- Renewable Fuel Standard delay ‘a mixed blessing,’ Bustos says
- Rockford delegation presents inaugural ‘Rockford Award’ to Norwegian Air
- Education in Illinois making slow progress, according to report
- Illinois GOP Congressional delegation: Obama’s immigration plan undermines rule of law
- Suspect, 17, charged in Halloween hit-and-run in Roscoe
- Saint Anthony College of Nursing president to retire
- Man found guilty in deadly August 2013 crash at Mulford and Garrett Lane
- ‘The Price is Right Live!’ at Coronado March 1; tickets on sale Nov. 21
- Rockford’s E. Faye Butler to perform at Ten Chimneys in Wisconsin
- Stockholm Inn to be honored by Illinois Office of Tourism
Chrysler to roll out new mid-sized sedan
By Jim Hagerty
Chrysler Group, LLC, has announced the release of the 2011 Chrysler 200, a line that will replace the Sebring. The mid-sized sedan is said to fill the gap left in the automaker’s light-truck production.
Similar to the Sebring, the Chrysler 200 will include an array of upgrades such as improved powertrain and two engine options: the I-4 World Gas and the 3.6-liter Penstar V-6.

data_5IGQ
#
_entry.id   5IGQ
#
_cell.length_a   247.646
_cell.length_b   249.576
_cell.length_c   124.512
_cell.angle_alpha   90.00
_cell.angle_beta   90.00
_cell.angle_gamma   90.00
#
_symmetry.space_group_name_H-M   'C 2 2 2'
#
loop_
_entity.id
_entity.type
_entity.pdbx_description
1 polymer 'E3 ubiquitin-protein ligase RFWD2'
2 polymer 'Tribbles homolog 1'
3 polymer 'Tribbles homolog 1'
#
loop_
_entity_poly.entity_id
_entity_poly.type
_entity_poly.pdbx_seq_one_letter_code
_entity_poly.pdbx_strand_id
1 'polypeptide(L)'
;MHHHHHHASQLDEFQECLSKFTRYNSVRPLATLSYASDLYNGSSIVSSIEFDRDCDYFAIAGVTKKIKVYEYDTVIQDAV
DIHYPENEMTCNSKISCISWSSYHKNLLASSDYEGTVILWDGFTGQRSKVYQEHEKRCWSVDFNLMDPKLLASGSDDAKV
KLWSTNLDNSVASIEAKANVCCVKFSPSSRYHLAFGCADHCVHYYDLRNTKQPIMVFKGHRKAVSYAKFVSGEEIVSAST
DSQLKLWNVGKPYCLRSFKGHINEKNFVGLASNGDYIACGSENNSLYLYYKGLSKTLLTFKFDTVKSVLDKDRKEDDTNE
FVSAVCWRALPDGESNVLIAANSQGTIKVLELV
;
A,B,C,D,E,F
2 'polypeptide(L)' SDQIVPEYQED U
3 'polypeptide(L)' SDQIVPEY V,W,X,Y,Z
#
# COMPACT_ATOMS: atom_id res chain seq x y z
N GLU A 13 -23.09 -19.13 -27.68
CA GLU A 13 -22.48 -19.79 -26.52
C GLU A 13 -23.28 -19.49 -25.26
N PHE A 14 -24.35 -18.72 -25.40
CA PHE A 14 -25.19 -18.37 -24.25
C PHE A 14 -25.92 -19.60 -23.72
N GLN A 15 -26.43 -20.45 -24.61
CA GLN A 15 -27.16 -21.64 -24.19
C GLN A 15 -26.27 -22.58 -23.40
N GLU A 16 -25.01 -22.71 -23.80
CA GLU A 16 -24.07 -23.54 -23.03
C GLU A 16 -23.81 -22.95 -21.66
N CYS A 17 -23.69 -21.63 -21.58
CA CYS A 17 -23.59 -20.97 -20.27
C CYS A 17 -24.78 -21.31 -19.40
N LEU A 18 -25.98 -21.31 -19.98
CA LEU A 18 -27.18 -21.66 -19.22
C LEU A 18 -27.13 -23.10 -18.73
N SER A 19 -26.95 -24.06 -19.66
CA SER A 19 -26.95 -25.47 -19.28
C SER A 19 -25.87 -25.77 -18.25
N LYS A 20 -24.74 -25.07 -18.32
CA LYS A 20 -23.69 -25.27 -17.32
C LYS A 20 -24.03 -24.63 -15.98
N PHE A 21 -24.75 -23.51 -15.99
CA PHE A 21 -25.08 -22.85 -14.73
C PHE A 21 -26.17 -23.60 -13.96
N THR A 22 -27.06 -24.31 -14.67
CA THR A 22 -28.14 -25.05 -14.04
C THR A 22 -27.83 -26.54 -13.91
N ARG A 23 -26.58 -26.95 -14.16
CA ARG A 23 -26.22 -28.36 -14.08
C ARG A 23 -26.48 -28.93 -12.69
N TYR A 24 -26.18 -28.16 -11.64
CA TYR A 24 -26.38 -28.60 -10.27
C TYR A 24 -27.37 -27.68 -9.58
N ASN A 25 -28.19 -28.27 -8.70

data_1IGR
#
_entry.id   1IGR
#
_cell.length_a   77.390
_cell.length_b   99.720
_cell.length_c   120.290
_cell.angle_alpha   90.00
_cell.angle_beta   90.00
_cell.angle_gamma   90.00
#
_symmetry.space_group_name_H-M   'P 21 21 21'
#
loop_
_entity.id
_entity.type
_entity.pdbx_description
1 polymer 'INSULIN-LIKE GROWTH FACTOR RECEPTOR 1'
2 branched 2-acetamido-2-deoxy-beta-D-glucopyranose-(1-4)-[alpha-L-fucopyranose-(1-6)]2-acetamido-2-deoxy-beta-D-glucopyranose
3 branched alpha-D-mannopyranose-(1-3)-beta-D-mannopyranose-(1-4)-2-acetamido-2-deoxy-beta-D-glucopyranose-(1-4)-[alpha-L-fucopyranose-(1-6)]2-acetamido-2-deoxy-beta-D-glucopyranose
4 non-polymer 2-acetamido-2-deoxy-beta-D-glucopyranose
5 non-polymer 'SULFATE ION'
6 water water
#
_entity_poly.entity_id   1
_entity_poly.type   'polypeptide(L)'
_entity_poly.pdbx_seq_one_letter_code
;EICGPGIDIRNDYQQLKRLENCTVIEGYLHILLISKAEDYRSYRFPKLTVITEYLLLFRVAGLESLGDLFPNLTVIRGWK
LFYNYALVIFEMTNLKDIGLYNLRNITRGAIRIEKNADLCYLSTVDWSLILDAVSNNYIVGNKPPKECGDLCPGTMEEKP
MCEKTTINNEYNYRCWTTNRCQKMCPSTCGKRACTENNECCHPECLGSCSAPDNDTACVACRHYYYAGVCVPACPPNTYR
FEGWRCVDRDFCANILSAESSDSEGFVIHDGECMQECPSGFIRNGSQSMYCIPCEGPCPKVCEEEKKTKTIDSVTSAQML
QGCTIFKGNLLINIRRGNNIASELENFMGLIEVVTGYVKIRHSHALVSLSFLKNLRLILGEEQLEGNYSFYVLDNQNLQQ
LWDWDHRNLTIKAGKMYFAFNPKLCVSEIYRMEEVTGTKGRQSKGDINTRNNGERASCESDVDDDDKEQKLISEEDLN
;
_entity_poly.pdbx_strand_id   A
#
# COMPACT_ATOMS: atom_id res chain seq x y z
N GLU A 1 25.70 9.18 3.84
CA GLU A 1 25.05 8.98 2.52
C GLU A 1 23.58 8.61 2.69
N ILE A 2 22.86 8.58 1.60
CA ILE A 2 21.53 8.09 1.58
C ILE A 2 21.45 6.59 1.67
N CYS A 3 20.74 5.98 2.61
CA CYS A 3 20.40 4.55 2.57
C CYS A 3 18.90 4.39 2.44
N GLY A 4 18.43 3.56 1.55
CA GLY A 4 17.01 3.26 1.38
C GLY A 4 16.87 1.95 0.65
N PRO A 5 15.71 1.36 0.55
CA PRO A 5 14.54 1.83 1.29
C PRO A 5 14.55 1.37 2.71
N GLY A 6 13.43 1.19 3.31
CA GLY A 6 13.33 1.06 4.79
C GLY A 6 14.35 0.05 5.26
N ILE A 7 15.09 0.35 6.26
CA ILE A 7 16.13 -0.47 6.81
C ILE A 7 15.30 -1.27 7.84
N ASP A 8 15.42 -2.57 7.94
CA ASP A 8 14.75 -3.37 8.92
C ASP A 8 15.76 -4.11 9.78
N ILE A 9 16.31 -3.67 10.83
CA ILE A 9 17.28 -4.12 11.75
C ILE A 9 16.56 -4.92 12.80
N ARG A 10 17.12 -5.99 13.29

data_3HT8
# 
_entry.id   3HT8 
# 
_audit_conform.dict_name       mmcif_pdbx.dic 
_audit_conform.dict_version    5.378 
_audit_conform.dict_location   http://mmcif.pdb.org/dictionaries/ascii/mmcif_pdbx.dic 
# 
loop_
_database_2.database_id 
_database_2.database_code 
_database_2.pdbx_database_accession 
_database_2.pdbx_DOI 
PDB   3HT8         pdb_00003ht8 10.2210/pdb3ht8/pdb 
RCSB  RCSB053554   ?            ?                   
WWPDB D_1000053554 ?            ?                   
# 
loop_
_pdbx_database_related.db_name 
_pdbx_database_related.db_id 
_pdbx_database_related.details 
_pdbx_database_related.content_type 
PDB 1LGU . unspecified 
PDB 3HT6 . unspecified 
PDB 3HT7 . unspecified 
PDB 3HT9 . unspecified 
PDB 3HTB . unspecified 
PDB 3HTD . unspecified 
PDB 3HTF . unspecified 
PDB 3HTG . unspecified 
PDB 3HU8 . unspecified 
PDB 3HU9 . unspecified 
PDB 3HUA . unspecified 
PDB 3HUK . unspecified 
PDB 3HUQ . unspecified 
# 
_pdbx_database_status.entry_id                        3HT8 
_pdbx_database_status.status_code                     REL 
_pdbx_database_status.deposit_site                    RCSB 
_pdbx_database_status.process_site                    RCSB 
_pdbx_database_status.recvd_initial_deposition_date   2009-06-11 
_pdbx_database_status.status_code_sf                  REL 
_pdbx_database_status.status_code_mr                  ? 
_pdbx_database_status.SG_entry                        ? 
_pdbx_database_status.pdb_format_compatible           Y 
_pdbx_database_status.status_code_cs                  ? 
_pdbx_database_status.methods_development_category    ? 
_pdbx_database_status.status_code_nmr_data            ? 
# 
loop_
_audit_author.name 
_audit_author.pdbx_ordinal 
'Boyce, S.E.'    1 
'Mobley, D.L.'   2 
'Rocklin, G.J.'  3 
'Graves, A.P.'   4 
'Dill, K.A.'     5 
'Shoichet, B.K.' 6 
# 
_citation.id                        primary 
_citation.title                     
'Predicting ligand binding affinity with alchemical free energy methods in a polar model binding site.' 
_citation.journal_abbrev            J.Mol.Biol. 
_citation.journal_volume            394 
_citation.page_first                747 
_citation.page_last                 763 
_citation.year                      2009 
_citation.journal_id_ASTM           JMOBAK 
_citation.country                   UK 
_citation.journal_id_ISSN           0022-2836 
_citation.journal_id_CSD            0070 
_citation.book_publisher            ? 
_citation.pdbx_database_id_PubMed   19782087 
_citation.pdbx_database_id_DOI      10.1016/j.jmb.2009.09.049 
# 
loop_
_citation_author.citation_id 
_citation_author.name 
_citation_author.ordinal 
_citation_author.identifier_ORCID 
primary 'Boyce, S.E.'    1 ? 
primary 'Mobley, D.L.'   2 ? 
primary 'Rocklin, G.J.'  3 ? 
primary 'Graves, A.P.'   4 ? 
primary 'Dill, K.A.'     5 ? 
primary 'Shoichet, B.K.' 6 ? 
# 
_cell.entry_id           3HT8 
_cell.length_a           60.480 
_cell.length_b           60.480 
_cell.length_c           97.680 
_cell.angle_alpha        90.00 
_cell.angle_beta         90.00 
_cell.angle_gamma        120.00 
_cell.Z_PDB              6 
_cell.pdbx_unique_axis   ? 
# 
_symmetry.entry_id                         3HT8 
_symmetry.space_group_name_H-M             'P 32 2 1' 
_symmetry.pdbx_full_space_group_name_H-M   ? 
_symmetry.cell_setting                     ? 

Arriving in dealerships by December, the 200 will also feature stiffened body mounts and an array of noise-reduction improvements such as acoustic laminated glass and upgraded rear sway bar. The line will be built at the Sterling Heights Assembly Plant in Sterling Heights, Mich., about 20 miles from the company’s Auburn Hills headquarters.
Chrysler split the Ram truck name from Dodge as part of its 2009 bankruptcy and will market the brand separately from vehicles it manages with the Dodge badge. According to execs, the split has allowed Chrysler to focus on expanding the Dodge, Chrysler, Jeep and Ram lines. Although no pricing has been announced, insiders have speculated the 200 is expected to come with an MSRP of $22,00-$33,00, depending on options and engine selection. The 2011 Chrysler 200 will be available in five models, including two convertibles. Chrysler also announced that 200 dealerships will be selected later this month to sell the new Fiat 500.
Last year, Fiat took an initial 20 percent stake in Chrysler, broadening Chrysler’s platform to build smaller, more fuel-efficient vehicles, and giving it access to Fiat’s global branding network.
From the Oct. 20-26, 2010 issue